Where will your retirement money come from? If you’re like most people, qualified-retirement plans, Social Security, and personal savings and investments are expected to play a role. Once you have estimated the amount of money you may need for retirement, a sound approach involves taking a close look at your potential retirement-income sources.
When should you take your Social Security benefit?
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This checklist can give you a quick snapshot of how prepared you are.
Here's a look at several birthdays and “half-birthdays” that have implications regarding your retirement income.
Here are five facts about Social Security that are important to keep in mind.
Without a solid approach, health care expenses may add up quickly and potentially alter your spending.
Monthly Social Security payments differ substantially depending on when you start receiving benefits.
The list of IRA withdrawals that may be taken without incurring a 10% early penalty has grown.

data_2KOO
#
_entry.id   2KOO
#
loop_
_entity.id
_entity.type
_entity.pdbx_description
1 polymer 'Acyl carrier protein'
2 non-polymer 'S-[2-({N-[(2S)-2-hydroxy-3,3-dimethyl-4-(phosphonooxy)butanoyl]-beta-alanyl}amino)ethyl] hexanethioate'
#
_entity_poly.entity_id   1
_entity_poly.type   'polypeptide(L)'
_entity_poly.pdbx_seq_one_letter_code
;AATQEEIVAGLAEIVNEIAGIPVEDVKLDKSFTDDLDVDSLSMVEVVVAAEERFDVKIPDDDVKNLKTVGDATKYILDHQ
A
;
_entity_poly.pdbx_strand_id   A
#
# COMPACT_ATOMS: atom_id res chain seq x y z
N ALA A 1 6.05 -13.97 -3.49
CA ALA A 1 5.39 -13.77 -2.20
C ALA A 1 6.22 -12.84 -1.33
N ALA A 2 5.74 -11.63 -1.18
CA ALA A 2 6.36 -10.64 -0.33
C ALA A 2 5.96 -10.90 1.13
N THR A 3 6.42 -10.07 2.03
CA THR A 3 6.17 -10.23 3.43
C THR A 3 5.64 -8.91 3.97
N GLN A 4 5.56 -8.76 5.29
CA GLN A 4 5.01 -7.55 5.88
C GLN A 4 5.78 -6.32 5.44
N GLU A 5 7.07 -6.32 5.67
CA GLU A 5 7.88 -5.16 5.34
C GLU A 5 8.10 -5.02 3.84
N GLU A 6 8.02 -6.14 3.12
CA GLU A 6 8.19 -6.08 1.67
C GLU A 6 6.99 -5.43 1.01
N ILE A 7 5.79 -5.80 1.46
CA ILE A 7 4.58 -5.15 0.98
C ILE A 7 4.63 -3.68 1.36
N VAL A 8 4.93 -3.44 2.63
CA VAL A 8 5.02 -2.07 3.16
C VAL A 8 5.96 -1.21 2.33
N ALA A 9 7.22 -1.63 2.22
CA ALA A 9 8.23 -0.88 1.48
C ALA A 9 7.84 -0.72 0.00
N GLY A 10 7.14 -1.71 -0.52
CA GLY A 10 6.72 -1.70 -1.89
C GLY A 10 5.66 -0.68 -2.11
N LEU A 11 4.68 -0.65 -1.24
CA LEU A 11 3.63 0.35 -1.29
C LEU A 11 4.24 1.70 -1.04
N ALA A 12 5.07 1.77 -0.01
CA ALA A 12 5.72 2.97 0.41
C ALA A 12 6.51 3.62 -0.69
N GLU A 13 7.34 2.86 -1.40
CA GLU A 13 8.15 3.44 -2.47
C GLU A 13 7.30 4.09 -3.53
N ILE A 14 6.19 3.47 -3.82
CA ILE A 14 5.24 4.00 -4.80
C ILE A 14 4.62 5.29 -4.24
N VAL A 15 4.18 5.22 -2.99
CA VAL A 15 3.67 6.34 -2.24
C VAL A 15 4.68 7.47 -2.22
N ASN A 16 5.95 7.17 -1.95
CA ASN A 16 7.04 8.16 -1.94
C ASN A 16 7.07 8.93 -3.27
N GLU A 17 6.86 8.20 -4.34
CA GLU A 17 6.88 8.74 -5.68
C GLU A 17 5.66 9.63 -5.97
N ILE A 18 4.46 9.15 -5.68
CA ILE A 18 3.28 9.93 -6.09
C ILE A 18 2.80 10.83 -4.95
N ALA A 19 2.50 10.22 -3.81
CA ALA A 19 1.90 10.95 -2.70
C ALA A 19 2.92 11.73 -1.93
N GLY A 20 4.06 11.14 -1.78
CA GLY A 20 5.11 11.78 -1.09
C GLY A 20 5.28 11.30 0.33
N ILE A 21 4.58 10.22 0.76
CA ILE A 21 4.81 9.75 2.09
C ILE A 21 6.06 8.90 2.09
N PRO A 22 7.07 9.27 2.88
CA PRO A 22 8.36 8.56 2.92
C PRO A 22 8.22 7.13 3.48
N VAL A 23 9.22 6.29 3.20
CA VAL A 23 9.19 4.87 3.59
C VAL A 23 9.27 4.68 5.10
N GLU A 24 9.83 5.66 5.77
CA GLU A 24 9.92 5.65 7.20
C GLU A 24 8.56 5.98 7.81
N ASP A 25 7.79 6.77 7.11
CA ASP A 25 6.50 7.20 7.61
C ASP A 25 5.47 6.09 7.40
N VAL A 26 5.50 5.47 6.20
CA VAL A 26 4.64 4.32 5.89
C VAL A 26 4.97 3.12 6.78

Estimate how much income may be needed at retirement to maintain your standard of living.
Estimate how long your retirement savings may last using various monthly cash flow rates.
Help determine the required minimum distribution from an IRA or other qualified retirement plan.
Estimate your monthly and annual income from various IRA types.
This calculator compares employee contributions to a Roth 401(k) and a traditional 401(k).
Estimate the maximum contribution amount for a Self-Employed 401(k), SIMPLE IRA, or SEP.
A number of questions and concerns need to be addressed to help you better prepare for retirement living.
There are a number of ways to withdraw money from a qualified retirement plan.
Investment tools and strategies that can enable you to pursue your retirement goals.
Why are 401(k) plans, annuities, and IRAs so popular?
Retiring early sounds like a dream come true, but it’s important to take a look at the cold, hard facts.
What does your home really cost?
Women must be ready to spend, on average, more years in retirement than men.
There are a lot of misconceptions about Social Security. Here’s the truth about three of them.
A growing number of Americans are pushing back the age at which they plan to retire. Or deciding not to retire at all.